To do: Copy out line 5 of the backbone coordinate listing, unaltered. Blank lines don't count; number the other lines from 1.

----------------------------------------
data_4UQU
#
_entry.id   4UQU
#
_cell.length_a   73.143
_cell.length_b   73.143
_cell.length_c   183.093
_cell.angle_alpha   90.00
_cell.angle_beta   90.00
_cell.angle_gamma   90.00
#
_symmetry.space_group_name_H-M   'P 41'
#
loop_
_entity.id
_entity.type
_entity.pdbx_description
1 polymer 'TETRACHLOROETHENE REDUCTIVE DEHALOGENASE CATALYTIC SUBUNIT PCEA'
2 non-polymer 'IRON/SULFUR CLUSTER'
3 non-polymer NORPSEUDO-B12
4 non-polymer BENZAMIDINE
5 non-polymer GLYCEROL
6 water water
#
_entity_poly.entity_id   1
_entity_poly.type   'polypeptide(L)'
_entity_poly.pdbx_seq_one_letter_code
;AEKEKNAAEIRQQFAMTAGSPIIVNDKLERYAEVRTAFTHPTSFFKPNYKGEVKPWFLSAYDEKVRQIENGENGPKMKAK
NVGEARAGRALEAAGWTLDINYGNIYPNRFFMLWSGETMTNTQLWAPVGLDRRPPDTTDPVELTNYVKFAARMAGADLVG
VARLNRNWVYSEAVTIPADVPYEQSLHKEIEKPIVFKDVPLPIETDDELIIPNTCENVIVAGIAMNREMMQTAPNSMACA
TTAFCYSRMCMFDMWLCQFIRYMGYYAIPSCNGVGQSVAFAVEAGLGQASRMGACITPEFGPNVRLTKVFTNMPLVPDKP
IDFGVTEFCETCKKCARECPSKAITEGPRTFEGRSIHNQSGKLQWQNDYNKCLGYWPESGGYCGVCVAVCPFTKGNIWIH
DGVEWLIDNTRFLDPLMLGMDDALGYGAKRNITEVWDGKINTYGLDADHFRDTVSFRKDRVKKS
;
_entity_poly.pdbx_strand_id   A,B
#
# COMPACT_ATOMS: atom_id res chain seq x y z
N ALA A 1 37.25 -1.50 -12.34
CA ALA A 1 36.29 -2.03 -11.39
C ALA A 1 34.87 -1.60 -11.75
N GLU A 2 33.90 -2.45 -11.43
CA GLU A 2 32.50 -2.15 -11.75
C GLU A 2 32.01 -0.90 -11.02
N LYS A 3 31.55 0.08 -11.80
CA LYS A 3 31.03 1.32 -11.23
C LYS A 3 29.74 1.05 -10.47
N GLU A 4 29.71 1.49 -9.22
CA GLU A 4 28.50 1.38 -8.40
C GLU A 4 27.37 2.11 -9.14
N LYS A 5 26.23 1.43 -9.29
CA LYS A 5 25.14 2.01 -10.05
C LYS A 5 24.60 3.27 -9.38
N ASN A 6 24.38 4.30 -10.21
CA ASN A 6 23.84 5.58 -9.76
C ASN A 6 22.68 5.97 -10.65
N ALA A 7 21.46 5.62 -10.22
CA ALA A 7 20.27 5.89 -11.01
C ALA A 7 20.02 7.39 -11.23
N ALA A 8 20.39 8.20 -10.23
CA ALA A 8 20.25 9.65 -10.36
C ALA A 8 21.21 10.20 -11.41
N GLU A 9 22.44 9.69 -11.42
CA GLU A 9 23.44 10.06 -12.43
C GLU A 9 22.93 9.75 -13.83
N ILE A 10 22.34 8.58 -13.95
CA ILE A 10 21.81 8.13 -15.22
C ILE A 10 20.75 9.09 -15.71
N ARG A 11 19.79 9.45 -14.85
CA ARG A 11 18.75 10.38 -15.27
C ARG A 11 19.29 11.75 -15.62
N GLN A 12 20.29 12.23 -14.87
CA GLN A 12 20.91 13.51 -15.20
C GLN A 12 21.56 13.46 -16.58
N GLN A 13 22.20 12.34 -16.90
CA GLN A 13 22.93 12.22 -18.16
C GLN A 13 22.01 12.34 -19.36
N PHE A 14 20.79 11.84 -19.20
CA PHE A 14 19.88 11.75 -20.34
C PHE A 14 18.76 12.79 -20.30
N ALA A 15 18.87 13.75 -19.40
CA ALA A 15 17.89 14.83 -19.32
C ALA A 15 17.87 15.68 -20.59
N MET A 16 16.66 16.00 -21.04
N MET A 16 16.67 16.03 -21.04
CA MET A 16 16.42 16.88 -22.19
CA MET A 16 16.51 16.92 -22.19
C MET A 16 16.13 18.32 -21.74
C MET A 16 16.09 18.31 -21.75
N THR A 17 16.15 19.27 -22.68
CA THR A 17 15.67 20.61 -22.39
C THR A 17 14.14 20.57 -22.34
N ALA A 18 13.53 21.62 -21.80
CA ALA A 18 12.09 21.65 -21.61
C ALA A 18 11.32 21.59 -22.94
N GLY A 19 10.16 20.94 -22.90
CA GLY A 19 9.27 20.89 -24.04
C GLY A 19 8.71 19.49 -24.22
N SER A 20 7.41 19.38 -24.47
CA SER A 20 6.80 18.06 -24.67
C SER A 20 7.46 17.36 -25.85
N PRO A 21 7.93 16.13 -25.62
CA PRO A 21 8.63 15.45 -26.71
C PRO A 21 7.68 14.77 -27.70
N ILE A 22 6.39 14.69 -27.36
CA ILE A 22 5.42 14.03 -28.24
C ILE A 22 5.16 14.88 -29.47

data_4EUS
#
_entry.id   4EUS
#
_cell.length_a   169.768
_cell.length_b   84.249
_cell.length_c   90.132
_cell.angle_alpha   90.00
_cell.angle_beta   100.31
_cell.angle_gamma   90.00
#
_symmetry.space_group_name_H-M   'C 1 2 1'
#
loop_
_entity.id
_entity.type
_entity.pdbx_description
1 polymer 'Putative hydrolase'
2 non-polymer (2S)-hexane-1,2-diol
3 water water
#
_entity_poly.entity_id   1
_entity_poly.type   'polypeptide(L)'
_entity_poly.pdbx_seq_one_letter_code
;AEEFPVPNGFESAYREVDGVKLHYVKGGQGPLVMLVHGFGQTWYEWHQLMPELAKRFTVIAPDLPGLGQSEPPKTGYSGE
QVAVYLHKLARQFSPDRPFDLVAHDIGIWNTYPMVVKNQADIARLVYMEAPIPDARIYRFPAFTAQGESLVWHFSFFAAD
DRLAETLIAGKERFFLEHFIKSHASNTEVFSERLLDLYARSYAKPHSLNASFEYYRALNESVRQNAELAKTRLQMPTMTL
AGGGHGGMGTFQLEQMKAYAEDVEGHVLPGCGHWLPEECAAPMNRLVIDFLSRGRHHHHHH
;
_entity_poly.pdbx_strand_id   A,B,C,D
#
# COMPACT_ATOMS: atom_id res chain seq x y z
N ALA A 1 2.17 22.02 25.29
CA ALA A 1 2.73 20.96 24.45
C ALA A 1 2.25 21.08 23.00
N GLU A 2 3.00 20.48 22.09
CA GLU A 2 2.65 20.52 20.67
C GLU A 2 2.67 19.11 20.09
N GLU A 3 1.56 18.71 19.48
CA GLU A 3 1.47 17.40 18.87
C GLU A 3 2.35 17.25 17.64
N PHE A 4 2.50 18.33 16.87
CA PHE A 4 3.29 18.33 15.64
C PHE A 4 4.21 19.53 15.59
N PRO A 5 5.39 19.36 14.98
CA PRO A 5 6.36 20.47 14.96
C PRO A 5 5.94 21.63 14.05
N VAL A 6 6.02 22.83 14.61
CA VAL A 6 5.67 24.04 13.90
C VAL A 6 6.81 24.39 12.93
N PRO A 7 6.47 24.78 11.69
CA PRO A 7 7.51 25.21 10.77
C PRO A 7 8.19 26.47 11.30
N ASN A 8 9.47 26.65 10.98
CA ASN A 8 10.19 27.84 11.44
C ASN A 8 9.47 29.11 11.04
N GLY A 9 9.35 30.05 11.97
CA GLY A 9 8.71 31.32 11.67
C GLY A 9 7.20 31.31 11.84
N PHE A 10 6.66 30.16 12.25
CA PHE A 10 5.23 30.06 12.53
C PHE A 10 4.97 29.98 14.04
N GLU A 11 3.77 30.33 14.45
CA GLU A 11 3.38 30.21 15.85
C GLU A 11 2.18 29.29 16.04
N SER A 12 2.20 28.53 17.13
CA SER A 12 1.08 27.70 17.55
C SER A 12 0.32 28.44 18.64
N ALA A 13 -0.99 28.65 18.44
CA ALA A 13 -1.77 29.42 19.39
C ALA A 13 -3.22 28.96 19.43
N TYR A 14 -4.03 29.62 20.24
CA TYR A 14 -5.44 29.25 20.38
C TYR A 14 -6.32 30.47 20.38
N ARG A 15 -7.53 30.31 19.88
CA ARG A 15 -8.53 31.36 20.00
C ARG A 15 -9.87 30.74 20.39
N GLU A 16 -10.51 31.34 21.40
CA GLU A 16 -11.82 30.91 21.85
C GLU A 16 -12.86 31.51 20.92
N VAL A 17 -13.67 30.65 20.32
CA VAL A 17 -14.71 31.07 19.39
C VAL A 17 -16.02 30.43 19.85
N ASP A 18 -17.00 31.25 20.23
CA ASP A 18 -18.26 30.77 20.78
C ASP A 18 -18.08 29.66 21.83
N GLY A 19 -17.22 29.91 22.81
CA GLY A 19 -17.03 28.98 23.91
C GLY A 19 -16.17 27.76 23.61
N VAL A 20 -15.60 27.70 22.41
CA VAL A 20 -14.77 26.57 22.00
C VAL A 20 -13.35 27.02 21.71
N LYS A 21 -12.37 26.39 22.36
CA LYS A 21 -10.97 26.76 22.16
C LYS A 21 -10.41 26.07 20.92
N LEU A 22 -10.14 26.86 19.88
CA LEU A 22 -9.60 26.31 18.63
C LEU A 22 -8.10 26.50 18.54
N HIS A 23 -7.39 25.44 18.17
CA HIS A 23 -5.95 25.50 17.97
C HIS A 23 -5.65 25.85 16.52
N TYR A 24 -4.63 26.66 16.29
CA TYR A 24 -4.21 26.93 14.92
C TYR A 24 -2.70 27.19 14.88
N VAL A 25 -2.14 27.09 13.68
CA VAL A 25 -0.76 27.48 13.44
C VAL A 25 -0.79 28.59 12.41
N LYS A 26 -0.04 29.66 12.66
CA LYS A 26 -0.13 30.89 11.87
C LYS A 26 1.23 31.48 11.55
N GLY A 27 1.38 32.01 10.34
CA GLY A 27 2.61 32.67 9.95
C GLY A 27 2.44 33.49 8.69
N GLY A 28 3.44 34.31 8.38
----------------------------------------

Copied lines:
_cell.length_a   73.143